“Give a man a fish and you feed him for a day; teach a man to fish and you feed him for a lifetime” reads the old proverb. After jumping on the Deep Learning bandwagon (but this applies to the Big Data, and any other bandwagon), I (my Neural Nets) have been constantly fed, and it has been great. I have been specially enchanted by how Convolutional Neural Networks (CNNs, ConvNets) have performed at classifying handwritten numbers, detecting cats, and spotting facial landmarks. The problem is that, that feast was already cooked and readily served on my (NNs) table. It was not my show, it was someone else’s.
If you are an expert in Machine Learning you will read this and think “he finally got it”. If you are just beginning and still in the tutorials (there are many, for many frameworks/packages/libraries, all convincing you they are the best) then you probably still don’t get my feeling. You might say “but the X tutorial on Y package explained very well (and pointed to nice materials) how a CNN works” and you are right, but how about the datasets? Data are the fish for our CNNs (and our RNNs and any other NN), but the data was not just fished (or hunted) for us (and our NNs), it was already nicely cooked and seasoned (cleaned, labeled, formatted).
When people claim Deep Learning will bring Machine Learning to the masses they are right, but except for a few experts, and others sitting on large amounts of data, the masses will be largely playing with MNIST, CIFAR-10/100, and other datasets available through Kaggle competitions. You still don’t know what I mean? I invite you to follow a TensorFlow tutorial (the same applies for any other library, they all use the same datasets), skip all the explanations, just copy and paste the code, then see the magic happening. After the ecstasy wears off, define a new task, not recognizing numbers or airplanes, but maybe detecting emotions in faces (like I did) and good luck my friend.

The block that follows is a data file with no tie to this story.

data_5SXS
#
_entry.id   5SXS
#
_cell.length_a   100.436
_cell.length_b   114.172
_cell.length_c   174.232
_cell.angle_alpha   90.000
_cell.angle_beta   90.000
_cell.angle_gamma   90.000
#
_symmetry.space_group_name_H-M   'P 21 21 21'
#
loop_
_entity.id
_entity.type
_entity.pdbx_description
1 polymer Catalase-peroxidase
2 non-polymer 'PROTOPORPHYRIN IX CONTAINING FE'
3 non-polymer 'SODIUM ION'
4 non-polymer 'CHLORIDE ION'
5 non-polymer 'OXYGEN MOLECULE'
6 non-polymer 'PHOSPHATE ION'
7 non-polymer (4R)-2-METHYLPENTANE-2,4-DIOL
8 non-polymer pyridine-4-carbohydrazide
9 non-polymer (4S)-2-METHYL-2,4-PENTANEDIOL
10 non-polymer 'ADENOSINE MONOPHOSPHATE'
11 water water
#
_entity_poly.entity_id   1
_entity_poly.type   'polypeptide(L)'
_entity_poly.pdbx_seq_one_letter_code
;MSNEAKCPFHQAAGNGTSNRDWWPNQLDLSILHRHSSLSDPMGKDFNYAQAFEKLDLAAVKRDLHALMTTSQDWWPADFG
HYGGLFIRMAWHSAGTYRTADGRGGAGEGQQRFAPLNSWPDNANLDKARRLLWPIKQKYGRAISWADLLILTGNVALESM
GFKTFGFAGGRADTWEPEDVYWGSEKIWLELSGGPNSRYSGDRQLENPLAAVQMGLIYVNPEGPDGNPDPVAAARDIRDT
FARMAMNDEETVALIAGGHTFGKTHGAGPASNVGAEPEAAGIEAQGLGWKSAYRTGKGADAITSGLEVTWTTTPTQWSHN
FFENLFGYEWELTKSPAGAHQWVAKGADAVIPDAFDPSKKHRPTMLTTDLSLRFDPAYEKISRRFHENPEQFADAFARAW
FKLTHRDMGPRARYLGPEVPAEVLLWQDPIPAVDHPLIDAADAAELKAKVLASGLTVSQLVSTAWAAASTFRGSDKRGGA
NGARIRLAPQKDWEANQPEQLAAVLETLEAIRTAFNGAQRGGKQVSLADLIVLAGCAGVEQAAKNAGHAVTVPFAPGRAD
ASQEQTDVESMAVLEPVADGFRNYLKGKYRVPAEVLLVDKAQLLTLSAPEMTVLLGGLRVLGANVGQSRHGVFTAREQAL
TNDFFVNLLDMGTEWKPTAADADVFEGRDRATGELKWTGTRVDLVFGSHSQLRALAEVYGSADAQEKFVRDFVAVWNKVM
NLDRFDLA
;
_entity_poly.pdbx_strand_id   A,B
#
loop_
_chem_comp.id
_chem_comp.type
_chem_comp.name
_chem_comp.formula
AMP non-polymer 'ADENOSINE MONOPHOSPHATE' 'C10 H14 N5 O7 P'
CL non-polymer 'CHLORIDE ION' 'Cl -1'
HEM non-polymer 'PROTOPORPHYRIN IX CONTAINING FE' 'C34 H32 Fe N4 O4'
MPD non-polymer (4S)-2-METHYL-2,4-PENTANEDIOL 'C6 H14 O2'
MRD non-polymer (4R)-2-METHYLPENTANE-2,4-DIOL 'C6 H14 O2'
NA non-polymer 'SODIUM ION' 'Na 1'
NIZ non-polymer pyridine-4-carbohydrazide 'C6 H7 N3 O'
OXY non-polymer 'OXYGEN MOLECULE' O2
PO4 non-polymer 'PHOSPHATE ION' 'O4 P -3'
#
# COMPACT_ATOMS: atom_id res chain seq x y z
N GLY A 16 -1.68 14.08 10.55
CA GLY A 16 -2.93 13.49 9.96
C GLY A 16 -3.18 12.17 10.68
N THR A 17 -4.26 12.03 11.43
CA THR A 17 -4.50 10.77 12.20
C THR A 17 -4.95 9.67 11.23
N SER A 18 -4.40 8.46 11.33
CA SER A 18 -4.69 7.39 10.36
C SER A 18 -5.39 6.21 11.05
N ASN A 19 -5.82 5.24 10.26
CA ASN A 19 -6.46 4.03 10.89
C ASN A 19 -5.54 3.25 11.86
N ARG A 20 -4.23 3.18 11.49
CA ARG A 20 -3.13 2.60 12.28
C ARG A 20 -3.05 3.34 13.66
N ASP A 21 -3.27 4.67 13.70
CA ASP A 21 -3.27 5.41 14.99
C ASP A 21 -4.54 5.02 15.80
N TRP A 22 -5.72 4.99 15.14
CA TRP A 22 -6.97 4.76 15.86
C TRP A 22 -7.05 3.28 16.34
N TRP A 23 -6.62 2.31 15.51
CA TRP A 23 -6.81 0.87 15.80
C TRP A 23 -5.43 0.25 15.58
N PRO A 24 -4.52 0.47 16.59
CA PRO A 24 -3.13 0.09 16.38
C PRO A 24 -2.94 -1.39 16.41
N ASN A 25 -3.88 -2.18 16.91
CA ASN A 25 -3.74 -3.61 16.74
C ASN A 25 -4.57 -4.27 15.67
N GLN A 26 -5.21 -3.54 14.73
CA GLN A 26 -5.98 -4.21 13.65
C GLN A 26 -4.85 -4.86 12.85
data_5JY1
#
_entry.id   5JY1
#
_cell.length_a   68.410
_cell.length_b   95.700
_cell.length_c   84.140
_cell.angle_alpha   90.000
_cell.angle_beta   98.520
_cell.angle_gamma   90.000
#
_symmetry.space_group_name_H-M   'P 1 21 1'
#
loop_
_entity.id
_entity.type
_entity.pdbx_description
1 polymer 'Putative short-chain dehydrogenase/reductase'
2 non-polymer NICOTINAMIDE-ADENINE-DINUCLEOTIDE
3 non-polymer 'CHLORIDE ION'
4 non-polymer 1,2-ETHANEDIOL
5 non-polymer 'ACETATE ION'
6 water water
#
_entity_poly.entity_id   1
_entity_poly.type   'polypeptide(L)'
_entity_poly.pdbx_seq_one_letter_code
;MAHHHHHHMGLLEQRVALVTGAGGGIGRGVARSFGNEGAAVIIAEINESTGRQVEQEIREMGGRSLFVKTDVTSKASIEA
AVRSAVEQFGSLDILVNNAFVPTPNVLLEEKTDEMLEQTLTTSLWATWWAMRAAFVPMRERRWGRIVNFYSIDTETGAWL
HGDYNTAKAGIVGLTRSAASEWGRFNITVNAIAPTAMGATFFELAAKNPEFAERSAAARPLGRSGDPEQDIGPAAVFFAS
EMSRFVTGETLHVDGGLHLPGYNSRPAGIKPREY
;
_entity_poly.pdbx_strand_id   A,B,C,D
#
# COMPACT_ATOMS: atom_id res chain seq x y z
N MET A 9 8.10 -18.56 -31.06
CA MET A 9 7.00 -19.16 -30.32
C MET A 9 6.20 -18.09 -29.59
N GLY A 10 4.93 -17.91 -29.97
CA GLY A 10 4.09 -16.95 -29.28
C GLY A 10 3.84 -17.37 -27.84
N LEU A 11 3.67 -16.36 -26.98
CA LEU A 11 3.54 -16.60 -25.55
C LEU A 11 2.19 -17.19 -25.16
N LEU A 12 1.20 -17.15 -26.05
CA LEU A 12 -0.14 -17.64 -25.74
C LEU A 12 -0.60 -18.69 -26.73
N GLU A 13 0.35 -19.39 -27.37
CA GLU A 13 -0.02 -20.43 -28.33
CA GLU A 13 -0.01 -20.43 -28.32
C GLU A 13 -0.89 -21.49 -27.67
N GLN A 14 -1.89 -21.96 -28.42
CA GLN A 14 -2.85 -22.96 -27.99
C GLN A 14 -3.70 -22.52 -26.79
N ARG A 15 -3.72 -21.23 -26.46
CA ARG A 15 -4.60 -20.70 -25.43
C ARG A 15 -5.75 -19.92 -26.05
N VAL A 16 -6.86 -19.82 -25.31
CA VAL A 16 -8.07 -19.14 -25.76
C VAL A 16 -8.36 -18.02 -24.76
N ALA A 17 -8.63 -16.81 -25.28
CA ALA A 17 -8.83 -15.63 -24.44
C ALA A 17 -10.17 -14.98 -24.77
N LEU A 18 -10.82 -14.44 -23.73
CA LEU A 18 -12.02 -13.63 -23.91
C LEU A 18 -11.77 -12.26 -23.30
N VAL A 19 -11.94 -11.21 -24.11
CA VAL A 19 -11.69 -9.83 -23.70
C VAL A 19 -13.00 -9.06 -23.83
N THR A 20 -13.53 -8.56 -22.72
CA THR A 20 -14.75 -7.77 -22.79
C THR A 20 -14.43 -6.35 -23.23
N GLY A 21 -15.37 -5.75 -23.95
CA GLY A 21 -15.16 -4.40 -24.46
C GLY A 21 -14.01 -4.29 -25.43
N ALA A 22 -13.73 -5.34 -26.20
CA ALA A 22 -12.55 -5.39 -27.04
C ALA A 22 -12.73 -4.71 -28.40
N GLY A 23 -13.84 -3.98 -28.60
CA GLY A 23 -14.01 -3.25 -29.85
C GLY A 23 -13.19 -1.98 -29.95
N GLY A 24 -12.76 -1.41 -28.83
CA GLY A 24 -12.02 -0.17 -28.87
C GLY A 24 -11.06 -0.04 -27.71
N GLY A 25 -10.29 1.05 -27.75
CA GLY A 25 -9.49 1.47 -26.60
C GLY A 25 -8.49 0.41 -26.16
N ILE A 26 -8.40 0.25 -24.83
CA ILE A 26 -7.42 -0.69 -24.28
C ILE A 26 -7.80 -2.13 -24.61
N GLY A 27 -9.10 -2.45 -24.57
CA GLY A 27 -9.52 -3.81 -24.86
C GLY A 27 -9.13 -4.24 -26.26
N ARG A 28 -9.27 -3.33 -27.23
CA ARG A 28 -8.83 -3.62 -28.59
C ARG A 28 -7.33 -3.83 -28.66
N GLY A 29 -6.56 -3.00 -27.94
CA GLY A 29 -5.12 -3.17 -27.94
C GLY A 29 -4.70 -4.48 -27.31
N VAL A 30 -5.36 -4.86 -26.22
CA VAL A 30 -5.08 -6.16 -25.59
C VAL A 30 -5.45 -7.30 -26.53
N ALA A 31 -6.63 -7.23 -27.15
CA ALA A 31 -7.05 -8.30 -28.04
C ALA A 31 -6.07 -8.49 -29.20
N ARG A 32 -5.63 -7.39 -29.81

Deep Learning, like Big Data before it, is not bringing Machine Learning (or Data Science) to the masses in the right way. It feels more like politicians before the elections, coming to the less fortunate with loads of food in order to win votes (this happens all the time in my country Honduras). To really bring Machine Learning to the masses it is necessary to teach us the nice tricks that top notch scientists use to collect and prepare data. To my head come things I have done myself before like crawling data sources (Twitter, Instagram, Google, …), crowdsourcing our labeling and cleaning tasks, and other more advanced techniques. To bring Machine Learning to the masses stop feeding the masses, teach them how to fish.
This is not a critique to Deep Learning. I understand there is a large number of people with some sort of experience dealing with data, and Deep Learning can become a very useful tool for them. The raison d’être of this article is that many are irresponsibly saying Deep Learning will bring Machine Learning to the masses, and the masses will come, and the masses will get disappointed, and suffer.